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Thread: Stahl Mandolin

  1. #1

    Default Stahl Mandolin

    Hi folks, A client asked me to inspect a Stahl Mandolin he recently purchased and had drop shipped to me from the seller. I've researched Stahl instruments in the past and know that many but not all instruments they sold were Larson Brother built instruments. They also used a variety of other builders including Regal.

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    I've received the mandolin today and have given it a once over. I have observed the following:

    1) What appears to be an ebonized maple finger board, definitely NOT ebony.

    2) The curl at the end of the fingerboard is exactly like Many Regals I have seen and worked on. The one verified Larson Mandolin I was able to locate online has a more complex curve to the fingerboard end.

    3) The wood marquetry on the top is a typical Regal pattern (though I have seen it on other Chicago built instruments as well).

    4) I see no numbers of any kind, anywhere. Just the Stahl label.

    5) It does have the "back over the neck heel" construction, something I don't usually see on a Regal.

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    I'd love to hear the thoughts of the forum members on just what this is.

    The Mandolin is is very good condition, with no cracks or splits in the top, back and sides. The one issue I have noted is a slight warpage of the top on both sides of the sound hole; a common issue in older guitars and mandolins. I have proposed adding in 2 popsicle braces; one on either side of the sound hole running from the first brace (just before the neck side of the sound hole) to the second brace ( just past the end side of the sound hole). I'd appreciate your thoughts on just I have here and confirmation that I'm going to do the correct repair.

    Thanks very much!

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  2. #2
    Teacher, luthier
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    Default Re: Stahl Mandolin

    It does not look like Larson work to me.

    I had a more or less similar mandolin pass through here a couple of years ago. The top and body shape were identical to the one in your picture, and the purfling was the same. The back and sides were mahogany, and it was unlabelled. It was my opinion that it was built by either Regal or Oscar Schmidt. My opinion about your mandolin is the same.

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  4. #3

    Default Re: Stahl Mandolin

    Yes, I agree. The only reason I was waffling on the builder is that Jake Wildwood had restored a very similar instrument in 2012 and was calling it a Larson. The only difference was a slightly different tuning gear cover and he mentioned finding numbers on the braces. I see no numbers on any bracing.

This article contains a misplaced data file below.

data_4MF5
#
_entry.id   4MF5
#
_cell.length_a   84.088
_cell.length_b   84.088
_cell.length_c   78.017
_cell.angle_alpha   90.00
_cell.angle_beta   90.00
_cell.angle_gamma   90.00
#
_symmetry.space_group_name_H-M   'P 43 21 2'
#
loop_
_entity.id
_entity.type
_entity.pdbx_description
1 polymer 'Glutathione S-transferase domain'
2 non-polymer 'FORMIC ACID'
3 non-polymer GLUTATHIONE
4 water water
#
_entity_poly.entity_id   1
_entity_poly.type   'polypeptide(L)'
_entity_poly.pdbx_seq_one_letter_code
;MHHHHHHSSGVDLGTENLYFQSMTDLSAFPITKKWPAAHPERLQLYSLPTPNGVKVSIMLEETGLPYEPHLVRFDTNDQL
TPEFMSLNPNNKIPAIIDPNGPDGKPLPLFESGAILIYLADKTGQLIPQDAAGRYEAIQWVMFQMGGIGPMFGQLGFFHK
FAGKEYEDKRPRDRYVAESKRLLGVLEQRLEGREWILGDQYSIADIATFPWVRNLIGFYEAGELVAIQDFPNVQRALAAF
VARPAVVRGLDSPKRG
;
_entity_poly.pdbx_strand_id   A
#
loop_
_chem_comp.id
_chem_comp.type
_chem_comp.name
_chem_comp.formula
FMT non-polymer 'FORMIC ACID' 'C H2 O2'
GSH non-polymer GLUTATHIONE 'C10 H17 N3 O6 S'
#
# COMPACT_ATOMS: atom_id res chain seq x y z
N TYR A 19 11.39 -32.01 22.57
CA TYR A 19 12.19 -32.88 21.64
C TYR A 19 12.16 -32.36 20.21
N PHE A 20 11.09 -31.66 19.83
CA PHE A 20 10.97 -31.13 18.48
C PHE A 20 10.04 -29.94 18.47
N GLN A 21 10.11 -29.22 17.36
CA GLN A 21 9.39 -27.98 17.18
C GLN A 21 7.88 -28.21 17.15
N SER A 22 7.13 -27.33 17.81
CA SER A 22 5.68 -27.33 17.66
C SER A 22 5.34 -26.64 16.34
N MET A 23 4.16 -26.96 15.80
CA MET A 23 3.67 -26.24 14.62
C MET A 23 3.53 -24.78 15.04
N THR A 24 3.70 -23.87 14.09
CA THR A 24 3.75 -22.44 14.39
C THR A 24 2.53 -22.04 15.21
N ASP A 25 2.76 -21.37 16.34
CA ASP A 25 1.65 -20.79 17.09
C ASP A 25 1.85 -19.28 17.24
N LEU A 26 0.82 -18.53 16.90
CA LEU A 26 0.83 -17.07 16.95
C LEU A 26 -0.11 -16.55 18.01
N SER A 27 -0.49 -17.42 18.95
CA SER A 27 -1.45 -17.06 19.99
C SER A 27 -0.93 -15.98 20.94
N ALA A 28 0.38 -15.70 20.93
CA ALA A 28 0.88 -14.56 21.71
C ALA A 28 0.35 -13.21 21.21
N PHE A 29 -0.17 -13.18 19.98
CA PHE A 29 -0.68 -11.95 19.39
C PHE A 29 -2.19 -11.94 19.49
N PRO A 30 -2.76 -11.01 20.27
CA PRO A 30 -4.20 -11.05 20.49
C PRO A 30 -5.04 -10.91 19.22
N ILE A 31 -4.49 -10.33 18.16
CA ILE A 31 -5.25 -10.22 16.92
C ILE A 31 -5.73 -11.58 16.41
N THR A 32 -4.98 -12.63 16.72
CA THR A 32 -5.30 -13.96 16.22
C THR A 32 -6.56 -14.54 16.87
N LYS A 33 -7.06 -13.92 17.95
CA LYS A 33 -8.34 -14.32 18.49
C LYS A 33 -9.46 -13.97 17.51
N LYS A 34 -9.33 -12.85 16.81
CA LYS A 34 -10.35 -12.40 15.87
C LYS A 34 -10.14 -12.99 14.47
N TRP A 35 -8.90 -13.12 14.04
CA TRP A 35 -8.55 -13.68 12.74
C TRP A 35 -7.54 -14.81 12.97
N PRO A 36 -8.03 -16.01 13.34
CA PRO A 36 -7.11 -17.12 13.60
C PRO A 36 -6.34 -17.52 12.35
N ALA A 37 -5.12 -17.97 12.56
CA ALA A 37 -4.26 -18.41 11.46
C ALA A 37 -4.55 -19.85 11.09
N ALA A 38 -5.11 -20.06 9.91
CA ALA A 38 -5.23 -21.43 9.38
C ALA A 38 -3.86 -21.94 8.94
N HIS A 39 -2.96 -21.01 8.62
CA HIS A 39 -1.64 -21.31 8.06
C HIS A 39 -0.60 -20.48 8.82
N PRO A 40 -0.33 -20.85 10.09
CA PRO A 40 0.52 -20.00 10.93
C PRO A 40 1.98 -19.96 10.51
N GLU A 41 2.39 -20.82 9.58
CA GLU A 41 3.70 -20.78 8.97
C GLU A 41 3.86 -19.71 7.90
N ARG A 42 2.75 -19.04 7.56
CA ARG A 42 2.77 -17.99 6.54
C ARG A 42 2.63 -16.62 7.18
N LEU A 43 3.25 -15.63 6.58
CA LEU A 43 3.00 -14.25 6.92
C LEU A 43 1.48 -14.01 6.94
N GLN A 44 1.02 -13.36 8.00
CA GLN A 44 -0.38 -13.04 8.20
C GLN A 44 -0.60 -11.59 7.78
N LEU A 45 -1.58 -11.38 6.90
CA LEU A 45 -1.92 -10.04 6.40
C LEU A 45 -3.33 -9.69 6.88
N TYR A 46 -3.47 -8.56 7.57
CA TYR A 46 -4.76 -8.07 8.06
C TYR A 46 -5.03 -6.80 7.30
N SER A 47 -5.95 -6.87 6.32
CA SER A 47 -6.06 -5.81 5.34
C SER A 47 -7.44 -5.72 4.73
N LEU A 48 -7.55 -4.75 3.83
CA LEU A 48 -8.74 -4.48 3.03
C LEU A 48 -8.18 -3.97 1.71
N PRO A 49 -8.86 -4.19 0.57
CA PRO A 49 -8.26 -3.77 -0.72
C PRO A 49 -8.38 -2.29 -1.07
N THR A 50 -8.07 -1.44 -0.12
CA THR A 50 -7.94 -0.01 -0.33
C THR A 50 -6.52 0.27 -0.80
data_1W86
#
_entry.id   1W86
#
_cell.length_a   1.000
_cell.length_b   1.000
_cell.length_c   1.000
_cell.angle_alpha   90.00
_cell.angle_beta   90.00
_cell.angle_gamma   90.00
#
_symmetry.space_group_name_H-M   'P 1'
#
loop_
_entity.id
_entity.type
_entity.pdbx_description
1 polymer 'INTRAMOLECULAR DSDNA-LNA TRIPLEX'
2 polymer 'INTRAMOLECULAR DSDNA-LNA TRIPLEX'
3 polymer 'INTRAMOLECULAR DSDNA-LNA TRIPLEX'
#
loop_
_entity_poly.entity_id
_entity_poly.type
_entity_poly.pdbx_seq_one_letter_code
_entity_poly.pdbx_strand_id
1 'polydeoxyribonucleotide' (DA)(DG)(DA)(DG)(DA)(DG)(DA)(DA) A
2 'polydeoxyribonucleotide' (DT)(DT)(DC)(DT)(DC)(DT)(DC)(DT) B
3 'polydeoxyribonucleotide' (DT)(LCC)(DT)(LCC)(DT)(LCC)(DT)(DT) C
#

5. #4
    Teacher, luthier
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    Default Re: Stahl Mandolin

    Other builders also sometimes stamped numbers into braces.
    I've seen pictures of both of the Wildwood instruments, and do not believe them to be Larson made either.

    A few things I expect to see on a Larson mandolin that are not present on any of the instruments mentioned above:

    Narrow body with no convex curve at the shoulder
    Light back brace[s], more triangular in shape.
    Fingerboard binding, if present, is inlaid into the side of the fingerboard, with an ebony stripe showing underneath
    Soundhole binding also inlaid, with spruce visible underneath

    An example of a Larson mandolin with a typical Larson shape: http://www.sprucetreemusic.com/produ...ndolin-c-1910/

    Nice rosewood on your client's mandolin. Today, it's hard to fathom that we were swimming in gorgeous Brazilian rosewood 100 years ago.

  6. #5
    Mando accumulator allenhopkins's Avatar
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    Default Re: Stahl Mandolin

    Quote Originally Posted by rcc56 View Post
    ...Today, it's hard to fathom that we were swimming in gorgeous Brazilian rosewood 100 years ago.
    All gone to kitchen knife handles and furniture veneer. The Brazilian embargo on un-milled rosewood didn't help, either.
    Allen Hopkins
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  7. #6
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    Default Re: Stahl Mandolin

    The biggest culprit: Massive deforestation to provide grazing land and real estate.

  8. #7

    Default Re: Stahl Mandolin

    Quote Originally Posted by rcc56 View Post
    The biggest culprit: Massive deforestation to provide grazing land and real estate.
    Also a major culprit was Chanel No. 5 perfume which ground up massive number of logs for scent.

  9. #8

    Default Re: Stahl Mandolin

    Even though Brazilian rosewood was readily available 100+ years ago, in general, it was still only used on the better instruments.

    Also, I have seen many 100+ year old instruments with Brazilian rosewood VENEER back and sides -- which leads me to think manufacturers were dealing with price points even back then....

  10. #9
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    Default Re: Stahl Mandolin

    100+ years ago I have also seen Mahogany back and sides with stunning hand painted Brazilian grain that until you looked inside would fool you.
    THE WORLD IS A BETTER PLACE JUST FOR YOUR SMILE!

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